The Chief Inspector confirmed that if there were a shortage in available Officers then support would be received from other Districts, traffic or firearms Officers as necessary. Only one of over 500 core demand calls was not responded to in the year. Kent Police had held recruitment events for special constables, with 80 recently expressing interest in Swanley.

 

A Member asked about what landowners could do to stop unauthorised encampments on their land and whether he had experienced new priorities from the new Police and Crime Commissioner (PCC). The Chief Inspector explained that Kent Police had adopted a Joint County Policy for consistency on encampments, but landowners would be asked to take the lead before Kent Police used its powers. The new PCC had been proactive and had prioritised mental health issues, which were a significant burden on the force, and victim support.

 

In responding to questions, the Chief Inspector explained that he hoped that his current PCSOs would be in place for some time. Bureaucracy put a large demand on Officer time,  ...  view the full minutes text for item 16.

17.

Performance Monitoring pdf icon PDF 32 KB

Additional documents:

Minutes:

The Chief Officer Corporate Services introduced a report which summarised performance across the Council to the end of September 2016. Members were asked to consider seven performance indicators which were performing 10% or more below their target with a commentary from Officers explaining the reasons and detailing any plans to improve performance. If actions taken were not deemed sufficient, the report recommended referring those indicators to Cabinet for further assessment. The report also provided key performance indicators relating to the Portfolio Holders invited to the Scrutiny Committee meeting. Officers tabled a key to explain the performance indicator symbols.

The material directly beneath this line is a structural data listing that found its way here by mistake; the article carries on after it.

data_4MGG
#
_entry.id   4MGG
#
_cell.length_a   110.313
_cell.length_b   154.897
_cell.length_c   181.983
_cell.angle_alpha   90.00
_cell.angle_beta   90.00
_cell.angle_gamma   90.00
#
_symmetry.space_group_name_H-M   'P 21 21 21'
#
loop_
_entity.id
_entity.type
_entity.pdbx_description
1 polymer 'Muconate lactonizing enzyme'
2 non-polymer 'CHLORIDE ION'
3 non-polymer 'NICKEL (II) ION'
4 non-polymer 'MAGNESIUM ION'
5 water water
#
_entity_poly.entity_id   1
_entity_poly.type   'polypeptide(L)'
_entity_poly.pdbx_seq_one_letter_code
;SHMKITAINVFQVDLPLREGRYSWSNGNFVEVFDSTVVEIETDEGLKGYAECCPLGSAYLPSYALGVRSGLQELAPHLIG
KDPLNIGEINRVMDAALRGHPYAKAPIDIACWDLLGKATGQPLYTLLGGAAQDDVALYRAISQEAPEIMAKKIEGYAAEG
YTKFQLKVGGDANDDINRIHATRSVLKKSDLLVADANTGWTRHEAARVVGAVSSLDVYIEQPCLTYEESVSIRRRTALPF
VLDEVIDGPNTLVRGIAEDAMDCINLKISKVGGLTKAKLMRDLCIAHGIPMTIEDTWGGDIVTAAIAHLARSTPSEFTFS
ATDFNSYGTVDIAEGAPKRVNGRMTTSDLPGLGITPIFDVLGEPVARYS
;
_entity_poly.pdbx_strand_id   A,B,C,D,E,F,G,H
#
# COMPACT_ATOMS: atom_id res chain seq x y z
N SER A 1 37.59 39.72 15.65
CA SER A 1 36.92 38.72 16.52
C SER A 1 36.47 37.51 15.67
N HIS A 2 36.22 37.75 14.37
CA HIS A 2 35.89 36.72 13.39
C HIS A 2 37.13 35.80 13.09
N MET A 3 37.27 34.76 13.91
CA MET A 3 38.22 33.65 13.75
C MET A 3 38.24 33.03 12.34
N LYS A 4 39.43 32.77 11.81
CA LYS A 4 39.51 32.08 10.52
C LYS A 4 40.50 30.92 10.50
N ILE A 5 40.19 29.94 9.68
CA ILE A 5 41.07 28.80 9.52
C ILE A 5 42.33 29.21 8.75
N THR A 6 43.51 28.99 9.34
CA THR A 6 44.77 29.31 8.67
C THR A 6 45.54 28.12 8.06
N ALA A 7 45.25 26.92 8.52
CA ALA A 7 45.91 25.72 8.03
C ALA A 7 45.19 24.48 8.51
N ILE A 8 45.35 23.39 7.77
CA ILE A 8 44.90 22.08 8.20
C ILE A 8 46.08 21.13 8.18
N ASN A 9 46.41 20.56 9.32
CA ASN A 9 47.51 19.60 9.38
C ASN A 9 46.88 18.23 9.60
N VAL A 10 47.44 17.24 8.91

A Member noted that 4 indicators were red because of staff sickness. The Chief Officer Corporate Services advised that staffing levels had been pared back so would not cover for periods of absence.

 

Action:  That Officers provide a written response setting out the impact on customers of delays in processing new Housing Benefit applications and Housing Benefit changes.

 

Public Sector Equality Duty

 

Members noted that consideration had been given to impacts under the Public Sector Equality Duty.

 

Resolved: That the contents of the report be noted.

 

18.

Questions to the Portfolio Holder for Planning pdf icon PDF 42 KB

Minutes:

The Portfolio Holder for Planning presented a report updating the Committee on challenges and recent achievements within his portfolio, highlighting that the Planning Policy Team was making good progress in advancing the new Local Plan, with many evidential assessments begun and being returned. The consultation on the Swanley Master Vision had resulted in 1,800 responses (approximately a 15% response rate) which was higher than expected. The three greatest challenges ahead were in delivering the Local Plan, assessing responses to the Swanley Master Vision and determining how to take it forward, and recruiting and retaining staff in an expensive area near to London. The Portfolio Holder responded to Members’ questions.